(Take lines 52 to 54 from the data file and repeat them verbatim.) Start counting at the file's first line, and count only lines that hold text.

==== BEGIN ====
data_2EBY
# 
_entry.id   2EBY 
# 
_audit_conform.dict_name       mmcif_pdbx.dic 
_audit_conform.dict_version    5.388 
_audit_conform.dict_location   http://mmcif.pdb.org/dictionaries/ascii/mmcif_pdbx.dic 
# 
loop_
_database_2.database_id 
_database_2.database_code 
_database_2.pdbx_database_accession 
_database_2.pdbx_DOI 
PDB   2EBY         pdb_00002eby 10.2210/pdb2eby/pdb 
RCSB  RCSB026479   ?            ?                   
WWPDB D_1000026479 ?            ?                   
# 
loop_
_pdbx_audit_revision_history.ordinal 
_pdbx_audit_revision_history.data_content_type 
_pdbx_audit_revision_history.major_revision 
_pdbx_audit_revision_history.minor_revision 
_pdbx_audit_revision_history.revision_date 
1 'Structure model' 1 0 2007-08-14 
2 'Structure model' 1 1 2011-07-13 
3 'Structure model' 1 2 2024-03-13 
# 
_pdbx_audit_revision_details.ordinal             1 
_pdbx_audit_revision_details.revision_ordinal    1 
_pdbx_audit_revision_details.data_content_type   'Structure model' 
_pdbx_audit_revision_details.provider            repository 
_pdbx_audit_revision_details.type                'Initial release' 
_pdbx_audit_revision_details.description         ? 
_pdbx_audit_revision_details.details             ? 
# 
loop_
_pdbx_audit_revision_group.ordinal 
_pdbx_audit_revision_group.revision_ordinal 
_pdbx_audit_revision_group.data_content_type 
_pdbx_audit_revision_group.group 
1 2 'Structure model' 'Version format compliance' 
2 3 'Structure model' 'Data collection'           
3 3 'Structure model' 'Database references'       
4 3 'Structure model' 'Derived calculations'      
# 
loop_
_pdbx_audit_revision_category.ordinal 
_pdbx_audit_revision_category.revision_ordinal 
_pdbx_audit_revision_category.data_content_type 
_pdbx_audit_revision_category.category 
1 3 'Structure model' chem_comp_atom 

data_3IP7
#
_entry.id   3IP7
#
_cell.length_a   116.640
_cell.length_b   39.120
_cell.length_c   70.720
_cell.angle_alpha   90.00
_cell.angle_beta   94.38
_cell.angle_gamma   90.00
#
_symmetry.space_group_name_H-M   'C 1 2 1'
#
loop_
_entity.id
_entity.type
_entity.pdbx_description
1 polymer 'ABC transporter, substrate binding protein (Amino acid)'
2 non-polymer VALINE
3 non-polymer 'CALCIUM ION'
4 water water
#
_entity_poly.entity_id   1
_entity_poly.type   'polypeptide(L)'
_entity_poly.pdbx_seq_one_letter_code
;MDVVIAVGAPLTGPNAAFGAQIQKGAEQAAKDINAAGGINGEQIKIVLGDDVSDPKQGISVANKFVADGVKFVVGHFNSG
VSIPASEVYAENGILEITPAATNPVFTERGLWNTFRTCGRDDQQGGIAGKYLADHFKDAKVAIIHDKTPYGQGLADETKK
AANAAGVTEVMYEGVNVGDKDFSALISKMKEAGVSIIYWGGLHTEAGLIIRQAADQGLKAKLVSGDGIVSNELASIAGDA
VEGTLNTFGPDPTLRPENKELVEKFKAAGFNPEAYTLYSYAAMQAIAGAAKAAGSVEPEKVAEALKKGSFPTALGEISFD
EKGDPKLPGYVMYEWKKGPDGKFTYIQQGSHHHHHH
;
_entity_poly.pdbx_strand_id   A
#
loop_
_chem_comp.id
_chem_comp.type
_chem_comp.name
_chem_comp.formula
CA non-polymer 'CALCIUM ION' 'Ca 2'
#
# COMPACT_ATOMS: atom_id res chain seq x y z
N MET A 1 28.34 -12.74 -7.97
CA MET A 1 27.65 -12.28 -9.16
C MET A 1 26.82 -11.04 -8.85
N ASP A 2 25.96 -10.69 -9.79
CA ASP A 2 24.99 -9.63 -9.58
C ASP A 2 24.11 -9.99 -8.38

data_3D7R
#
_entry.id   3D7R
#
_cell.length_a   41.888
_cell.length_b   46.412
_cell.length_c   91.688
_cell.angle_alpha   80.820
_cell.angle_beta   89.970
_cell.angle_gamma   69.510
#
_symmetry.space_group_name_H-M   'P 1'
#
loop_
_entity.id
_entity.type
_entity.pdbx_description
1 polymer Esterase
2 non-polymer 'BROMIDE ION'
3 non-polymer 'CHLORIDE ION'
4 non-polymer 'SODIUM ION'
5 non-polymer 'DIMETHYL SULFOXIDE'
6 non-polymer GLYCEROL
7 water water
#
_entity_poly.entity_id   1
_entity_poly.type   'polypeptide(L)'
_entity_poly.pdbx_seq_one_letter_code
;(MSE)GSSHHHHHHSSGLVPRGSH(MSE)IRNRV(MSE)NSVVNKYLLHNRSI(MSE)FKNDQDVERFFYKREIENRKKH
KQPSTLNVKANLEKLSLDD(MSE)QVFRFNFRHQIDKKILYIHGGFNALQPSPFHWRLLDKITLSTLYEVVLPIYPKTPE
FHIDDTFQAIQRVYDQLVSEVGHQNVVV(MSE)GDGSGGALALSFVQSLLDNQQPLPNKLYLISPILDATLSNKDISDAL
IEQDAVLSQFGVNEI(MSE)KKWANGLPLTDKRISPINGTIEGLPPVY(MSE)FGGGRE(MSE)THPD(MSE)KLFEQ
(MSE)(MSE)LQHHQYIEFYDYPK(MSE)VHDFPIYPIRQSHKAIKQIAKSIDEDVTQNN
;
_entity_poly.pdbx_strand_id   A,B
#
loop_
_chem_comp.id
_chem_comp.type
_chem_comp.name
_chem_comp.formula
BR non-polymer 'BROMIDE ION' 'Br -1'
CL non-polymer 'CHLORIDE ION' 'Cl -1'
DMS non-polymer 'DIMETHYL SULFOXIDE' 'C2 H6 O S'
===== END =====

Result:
data_3IP7
#
_entry.id   3IP7